With Foster’s emphasis on God’s purposes in the world, there are few positive words concerning Christ’s glorious work of satisfaction for sin at Calvary.  In fact, Foster staggeringly describes this as ‘a subsidiary question.’ (p. 15).  Any affirmations of this aspect of the Gospel seem to come as reluctant concessions: ‘While there is a punitive aspect to this …’ and ‘But this is just one aspect …’ (p. 19, 20).  What the conjunctions hint at are made explicit later.  The punitive gospel actually ‘needs replacing’ with Foster’s telic gospel (p. 28).  After reading and re-reading his book, the most charitable interpretation I could put on Foster’s dichotomy is that it is a very uneven presentation of the Gospel and God’s purposes.  It’s not the sort of presentation that inspires us to sing those wonderful lyrics: ‘on the cross where Jesus died, the wrath of God was satisfied.’ One wonders what Leon Morris, that great defender of propitiatory atonement and former Principal of Ridley, might think of such a proposal (See, for instance, L.L. Morris, The Cross in the New Testament (1965; repr. Exeter: Paternoster, 1998), pp. 404-5.).

Unfortunately, that’s not where the weaknesses of the book end.  The next weakness is that there seems to be a confusing of the root of the Gospel with the fruit of the Gospel.  Foster puts forward a innovative proposal: ‘The call of the gospel is to believe that this new order has arrived in Jesus, and in believing to live according to this new way in the power of the spirit.’ (p. 23).  This suggestion raises the question of what precisely we are to believe in: the crucified and resurrected Christ, or the new order of living?  Surely the call of the Gospel is to ‘believe in the Son of Man’, for ‘how are they to believe in him whom they have never heard?’ (John 9:35; Rom. 10:14).  Surely, it is only faith in the risen Christ that opens up obedience in the new order of things (2 Cor. 5:17).   Perhaps this is just one infelicitous phrase, but there seems to be some confusion between faith and works here in Foster’s proposal.  In fact, one wonders where faith, regeneration and justification fit into the proposal.  Perhaps part of this emphasis on the new order of things comes from Foster’s fear that we will have ‘nothing to say about how to live this life (p. 48, italics original).  But of course, the great evangelical proponents of the Gospel across the ages knew that faith issues in good works; that faith issues in life according to new order.  As Tyndale wonderfully put it: ‘the euangelion of God (which we call gospel and the new testament) is joyful tiding … all men that were in bondage to sin wounded with death, overcome of the Devil, are without their own merits or deservings, loosed, justified, restored to life, and saved, brought to liberty and reconciled unto the favour of God and set at one with him again which tidings as many as beleve laud, praise, and thank God, are glad, sing, dance for joy.” (A Path Way in to the Holy Scripture RSTC 24462, sigs. Aiii.r-v).  And if that’s not enough, Cranmer’s homily on good works should suffice to demonstrate that the fruit of the Gospel comes from the root of the Gospel.  Entering into the wonderful new order of things surely comes as a result of entering into a living faith in the crucified Christ.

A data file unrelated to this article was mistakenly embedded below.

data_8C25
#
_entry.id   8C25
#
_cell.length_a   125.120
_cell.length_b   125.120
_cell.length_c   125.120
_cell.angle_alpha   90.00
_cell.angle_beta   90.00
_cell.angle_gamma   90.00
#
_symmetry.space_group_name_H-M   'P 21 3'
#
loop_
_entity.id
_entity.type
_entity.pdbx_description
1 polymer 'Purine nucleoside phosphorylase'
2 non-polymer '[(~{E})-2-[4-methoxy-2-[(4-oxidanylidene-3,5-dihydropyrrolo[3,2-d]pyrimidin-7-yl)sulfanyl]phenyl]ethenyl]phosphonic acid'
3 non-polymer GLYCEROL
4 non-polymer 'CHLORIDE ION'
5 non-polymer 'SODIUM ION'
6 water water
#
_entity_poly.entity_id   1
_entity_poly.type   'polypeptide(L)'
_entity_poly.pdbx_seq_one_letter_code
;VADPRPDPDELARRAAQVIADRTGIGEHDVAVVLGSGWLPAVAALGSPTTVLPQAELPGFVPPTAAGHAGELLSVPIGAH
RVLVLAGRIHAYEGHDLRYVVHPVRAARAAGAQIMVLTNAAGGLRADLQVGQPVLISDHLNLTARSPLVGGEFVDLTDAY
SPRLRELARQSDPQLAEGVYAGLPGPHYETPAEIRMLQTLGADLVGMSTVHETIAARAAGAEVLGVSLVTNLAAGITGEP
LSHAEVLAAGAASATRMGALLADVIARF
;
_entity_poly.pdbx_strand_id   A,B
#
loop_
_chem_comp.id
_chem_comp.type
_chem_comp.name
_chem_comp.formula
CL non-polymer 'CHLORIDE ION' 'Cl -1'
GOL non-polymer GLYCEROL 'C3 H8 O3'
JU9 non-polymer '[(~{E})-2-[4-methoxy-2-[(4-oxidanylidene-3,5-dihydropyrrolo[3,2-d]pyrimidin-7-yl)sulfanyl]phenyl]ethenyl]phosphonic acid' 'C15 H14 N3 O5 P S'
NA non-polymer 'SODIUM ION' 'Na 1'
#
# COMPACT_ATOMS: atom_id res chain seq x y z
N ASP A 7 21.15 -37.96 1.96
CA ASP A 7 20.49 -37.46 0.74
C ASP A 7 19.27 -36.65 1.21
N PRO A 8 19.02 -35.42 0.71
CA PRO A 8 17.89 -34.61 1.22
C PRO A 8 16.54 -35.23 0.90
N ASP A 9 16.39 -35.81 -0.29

The last weakness concerns Foster’s argument that this supposed distorted gospel arises from the suburban origins of 19th century evangelicalism.  He writes: ‘Evangelical Christianity provided the values and the vision that drove the formation of the suburbs.’ (p. 63).  Among the problematic features of this distorted Gospel are the domesticity of women, the emphasis on ‘Family first’, homogeneity, aspirational values, the ordered natural environment, and social security.  By tying the origins of these supposed suburban values to the Clapham saints like Wilberforce, Foster argues that evangelicalism promoted what he sees as the distorted gospel.  But this argument conspicuously ignores the fact that origins of evangelicalism predated Clapham, and the breadth of evangelicalism went far beyond Clapham.  One only needs to think of Whitefield and Wesley preaching outdoors to hundreds of working class miners to make the point.  Recent works from the likes of Andrew Atherstone and Grayson Carter on the breadth of evangelicals in 19th century makes this point even more acute.